A344 memories: Real archaeology at Stonehenge, as work continues to remove the road and car park
If you visit Stonehenge now – as huge numbers did in August – you’ll really see signs that things are changing. Work continues in the car park to prepare a turning circle at the end of what will be the stub of the old A344. The road itself as it once continued eastwards to Stonehenge Bottom has now all but gone, exposing the chalk below. Wessex Archaeology has been monitoring it, and has excavated parts of the two parallel Avenue ditches, and a small part of what looks like the lip of the Heelstone ditch, as Ollie Good kindly showed me.
My interest in this was naturally strengthened by my excavations immediately beside the road there in 1979 and 1980. We had several advantages over the modern archaeologists.
The team were almost all volunteers, archaeology students and staff from Southampton University, so brought considerable skill, but at no cost to the Department of the Environment, which was technically running the show, through me as its employee directing the digs. The areas we excavated were by comparison very small. Though the long, narrow nature of the trenches brought its own problems, their scale, and no cost restrictions on labour, meant we were able to hand excavate the entire thing, including cleaning all the “natural’ by hand. All artefacts excavated within features were plotted in 3D, and we recorded over 20 vertical sections.
The Stone Floor in 1980 was so dense, we excavated that in 1m-long segments, and wet-sieved all the soil, though note my comment in the report on this: “Individual treatment of finds from the Stone Floor was felt to be quite inappropriate for the vast quantity and frequently minute size of the material recovered. Contemporary opinion had led one to expect accumulations of Stonehenge rock filling hollows and wheel ruts in recent road surfaces. However, detailed post-excavation analysis has strongly indicated the deposit to be prehistoric. Any future exposure of similar features should, without question, be recorded in greater detail.”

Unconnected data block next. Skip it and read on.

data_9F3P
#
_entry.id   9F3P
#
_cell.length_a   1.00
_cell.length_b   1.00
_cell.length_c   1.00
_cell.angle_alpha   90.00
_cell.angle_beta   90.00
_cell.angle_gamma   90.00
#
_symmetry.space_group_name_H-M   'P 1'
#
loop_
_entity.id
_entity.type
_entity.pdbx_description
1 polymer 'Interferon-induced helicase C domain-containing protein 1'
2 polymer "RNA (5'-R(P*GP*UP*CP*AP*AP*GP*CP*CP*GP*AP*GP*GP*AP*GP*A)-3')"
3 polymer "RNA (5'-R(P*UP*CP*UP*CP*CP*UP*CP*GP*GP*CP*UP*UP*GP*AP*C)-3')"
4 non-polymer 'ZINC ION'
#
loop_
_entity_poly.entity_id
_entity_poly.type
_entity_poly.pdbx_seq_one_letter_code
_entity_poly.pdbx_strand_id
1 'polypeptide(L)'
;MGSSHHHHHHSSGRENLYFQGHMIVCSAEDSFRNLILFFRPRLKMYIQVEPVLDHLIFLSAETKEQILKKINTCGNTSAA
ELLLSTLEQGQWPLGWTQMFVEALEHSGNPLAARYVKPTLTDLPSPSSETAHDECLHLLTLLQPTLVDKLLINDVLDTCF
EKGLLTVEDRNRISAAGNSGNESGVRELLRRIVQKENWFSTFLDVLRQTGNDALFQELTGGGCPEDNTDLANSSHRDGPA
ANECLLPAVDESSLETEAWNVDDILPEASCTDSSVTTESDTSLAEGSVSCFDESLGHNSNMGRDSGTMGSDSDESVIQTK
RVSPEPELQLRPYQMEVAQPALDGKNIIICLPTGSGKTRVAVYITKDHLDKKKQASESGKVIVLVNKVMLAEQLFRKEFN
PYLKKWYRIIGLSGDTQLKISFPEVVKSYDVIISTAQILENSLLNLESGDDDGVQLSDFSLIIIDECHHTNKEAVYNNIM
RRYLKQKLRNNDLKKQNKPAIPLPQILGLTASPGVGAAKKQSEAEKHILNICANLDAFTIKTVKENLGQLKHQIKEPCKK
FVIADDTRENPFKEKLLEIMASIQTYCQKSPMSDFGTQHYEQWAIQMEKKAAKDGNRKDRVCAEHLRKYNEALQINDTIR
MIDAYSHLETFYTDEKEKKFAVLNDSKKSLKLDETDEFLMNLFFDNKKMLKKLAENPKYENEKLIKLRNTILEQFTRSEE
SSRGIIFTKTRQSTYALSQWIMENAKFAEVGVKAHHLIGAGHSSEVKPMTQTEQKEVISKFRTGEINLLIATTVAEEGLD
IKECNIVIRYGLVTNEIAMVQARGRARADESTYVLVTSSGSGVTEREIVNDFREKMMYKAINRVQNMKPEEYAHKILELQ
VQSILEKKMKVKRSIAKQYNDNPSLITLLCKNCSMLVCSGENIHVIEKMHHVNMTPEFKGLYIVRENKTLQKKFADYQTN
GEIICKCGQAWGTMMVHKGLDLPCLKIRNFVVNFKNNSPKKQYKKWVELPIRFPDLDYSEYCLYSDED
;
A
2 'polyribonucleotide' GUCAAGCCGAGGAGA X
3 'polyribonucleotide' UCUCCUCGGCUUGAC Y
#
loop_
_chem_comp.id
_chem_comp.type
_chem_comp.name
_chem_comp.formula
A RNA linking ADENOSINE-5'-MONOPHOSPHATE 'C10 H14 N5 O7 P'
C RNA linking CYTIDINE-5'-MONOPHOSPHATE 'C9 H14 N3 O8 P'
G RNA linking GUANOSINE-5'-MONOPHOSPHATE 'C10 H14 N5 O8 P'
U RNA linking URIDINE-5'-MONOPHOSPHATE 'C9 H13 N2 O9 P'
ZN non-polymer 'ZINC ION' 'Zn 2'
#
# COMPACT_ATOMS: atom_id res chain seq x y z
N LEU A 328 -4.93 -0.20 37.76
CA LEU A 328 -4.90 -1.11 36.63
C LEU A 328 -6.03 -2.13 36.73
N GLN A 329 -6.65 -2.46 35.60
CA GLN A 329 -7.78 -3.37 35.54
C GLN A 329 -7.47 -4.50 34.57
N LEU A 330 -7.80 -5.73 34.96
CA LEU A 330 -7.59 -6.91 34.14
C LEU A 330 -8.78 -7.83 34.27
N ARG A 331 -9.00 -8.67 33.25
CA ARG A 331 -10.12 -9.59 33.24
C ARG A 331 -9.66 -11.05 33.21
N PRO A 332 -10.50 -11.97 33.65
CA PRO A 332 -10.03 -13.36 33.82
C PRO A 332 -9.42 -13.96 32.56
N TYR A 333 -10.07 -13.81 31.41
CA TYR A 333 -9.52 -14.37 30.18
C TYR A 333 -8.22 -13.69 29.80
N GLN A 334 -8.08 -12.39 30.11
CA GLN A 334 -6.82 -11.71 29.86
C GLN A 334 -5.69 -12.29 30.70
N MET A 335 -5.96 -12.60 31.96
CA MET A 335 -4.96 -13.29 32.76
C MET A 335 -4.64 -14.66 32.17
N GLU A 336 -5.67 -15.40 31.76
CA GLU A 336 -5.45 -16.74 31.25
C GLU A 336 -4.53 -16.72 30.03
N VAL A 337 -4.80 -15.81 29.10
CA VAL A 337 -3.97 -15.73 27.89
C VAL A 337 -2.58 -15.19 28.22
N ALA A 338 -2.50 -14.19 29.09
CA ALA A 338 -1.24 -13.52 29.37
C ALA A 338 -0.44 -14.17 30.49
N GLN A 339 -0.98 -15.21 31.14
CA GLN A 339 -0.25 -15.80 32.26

By comparison, Wessex has a large area – as large as it ever gets near to Stonehenge – and time and resources are subject to a contract with English Heritage. Over 30 years ago, senior archaeologists were doubtful that anything much of worth would be found under the road verge. They were wrong. But today, there could have been little question that anything of interest once near the surface (such as an equivalent to the Stone Floor) would have been at least partly removed by the road, which was sunk in a slight hollow.
So no great surprise, perhaps, to find that little seems to have been revealed beyond the Avenue ditches and the Heelstone ditch, though with some interesting features that may be part of the early road (which contrary to an old saw in some news reports, has been there since the 18th century, not eternity). Down by the car park is a curious stone-lined floor-like feature, which is apparently thought to be relatively modern.
The surface geology at Stonehenge is complex. I’m not sure the stone pit we excavated in 1979, whose fill was very similar to the surrounding cryoturbated chalk, would have been found had we not been able to excavate it slowly by hand, and spend a lot of time staring at it.
Starlings flock at Stonehenge: but soon the fences, and the food, around the car park will be gone.